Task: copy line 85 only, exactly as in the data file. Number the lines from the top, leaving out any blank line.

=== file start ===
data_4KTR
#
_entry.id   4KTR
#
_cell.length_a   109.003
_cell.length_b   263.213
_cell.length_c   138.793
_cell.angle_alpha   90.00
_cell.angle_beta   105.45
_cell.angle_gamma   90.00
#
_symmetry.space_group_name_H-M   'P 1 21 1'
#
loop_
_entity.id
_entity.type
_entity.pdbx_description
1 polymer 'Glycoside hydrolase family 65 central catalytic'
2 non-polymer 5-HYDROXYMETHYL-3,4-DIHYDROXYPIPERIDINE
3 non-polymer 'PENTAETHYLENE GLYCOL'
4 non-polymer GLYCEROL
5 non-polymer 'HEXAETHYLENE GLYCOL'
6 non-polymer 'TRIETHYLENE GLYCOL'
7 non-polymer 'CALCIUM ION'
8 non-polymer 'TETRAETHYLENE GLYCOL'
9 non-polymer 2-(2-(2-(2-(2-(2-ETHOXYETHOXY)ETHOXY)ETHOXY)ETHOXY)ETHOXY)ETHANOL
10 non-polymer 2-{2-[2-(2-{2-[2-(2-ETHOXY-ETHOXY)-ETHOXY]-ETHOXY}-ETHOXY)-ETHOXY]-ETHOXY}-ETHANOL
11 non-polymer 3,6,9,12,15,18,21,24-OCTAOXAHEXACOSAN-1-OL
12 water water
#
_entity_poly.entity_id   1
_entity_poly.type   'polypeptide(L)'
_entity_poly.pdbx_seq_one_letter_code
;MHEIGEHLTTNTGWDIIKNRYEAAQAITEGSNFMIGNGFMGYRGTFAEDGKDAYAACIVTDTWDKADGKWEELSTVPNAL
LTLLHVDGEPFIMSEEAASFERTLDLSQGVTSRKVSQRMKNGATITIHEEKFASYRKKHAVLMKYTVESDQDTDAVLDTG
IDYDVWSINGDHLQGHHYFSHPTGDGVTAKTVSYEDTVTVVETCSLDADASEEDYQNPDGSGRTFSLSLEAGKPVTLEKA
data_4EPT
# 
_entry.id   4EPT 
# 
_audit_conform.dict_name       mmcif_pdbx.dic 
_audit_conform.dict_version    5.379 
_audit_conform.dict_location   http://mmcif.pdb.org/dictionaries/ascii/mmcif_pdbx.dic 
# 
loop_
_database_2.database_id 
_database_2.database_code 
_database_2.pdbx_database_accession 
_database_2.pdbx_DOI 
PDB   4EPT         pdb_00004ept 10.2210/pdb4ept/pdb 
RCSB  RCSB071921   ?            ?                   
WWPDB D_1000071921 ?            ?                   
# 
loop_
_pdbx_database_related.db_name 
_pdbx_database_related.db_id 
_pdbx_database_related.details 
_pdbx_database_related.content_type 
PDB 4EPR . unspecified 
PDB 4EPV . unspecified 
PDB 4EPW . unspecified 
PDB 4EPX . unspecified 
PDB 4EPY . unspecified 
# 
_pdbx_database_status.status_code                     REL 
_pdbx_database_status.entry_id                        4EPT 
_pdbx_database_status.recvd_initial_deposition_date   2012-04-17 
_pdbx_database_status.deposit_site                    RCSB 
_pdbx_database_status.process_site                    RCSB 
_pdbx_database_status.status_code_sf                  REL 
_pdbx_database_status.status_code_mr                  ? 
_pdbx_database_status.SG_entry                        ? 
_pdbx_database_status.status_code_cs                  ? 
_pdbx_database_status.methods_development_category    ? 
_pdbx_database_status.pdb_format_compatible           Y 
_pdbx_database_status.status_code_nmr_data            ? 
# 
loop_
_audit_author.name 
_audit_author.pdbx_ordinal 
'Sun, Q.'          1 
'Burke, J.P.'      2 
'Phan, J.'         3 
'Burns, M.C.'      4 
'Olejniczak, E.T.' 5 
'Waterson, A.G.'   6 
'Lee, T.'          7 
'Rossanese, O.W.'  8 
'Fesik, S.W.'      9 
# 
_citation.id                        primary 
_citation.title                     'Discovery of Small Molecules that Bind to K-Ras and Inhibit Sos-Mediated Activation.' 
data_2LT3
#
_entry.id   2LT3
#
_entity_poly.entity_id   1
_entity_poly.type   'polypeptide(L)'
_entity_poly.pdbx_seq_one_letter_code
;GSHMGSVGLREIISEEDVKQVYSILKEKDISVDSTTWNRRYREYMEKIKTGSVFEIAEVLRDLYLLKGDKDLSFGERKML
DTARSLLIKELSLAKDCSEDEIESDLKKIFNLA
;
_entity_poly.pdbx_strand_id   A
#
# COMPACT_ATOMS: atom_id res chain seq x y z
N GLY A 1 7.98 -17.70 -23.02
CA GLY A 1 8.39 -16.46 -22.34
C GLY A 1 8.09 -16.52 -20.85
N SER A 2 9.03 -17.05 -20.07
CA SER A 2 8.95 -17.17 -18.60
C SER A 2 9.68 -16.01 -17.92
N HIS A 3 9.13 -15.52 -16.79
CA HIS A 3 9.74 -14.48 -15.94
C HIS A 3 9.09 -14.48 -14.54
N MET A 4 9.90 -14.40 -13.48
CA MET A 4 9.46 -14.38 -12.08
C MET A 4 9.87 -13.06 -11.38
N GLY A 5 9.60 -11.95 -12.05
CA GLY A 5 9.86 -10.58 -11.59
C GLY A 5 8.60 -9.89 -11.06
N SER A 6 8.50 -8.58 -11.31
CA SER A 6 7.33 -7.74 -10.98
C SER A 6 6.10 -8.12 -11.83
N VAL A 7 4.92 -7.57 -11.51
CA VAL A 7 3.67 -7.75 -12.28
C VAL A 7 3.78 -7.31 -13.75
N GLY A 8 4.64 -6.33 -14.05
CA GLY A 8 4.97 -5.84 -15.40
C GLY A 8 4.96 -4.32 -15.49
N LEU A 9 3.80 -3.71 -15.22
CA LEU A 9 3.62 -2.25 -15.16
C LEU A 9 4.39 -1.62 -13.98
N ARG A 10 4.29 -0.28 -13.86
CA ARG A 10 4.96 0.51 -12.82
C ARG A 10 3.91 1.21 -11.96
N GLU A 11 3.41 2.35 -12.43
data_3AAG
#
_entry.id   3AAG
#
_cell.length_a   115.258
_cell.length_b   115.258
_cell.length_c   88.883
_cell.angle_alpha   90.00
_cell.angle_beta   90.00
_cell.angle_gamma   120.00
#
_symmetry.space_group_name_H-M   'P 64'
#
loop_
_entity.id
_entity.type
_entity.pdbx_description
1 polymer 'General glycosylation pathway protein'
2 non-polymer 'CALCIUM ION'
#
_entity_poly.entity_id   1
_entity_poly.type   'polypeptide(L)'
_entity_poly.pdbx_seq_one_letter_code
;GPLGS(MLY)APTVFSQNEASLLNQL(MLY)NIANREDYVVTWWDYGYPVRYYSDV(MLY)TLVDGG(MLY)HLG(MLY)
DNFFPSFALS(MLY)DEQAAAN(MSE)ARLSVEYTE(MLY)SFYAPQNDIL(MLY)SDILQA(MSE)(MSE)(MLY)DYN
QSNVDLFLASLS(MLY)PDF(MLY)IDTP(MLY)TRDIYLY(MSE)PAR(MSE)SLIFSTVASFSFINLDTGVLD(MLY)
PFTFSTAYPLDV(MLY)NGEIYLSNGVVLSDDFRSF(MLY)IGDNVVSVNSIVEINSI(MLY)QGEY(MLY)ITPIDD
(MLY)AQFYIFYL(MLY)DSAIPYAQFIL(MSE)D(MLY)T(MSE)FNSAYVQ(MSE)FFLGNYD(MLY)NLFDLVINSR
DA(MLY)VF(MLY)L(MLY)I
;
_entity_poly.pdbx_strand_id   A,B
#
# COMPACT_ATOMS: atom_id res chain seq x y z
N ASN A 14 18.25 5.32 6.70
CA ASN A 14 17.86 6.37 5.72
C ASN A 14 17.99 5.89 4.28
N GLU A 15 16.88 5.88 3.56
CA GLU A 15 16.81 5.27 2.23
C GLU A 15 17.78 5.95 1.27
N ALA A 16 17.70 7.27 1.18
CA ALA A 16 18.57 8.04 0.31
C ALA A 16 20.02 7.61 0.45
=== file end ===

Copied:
'Olejniczak, E.T.' 5 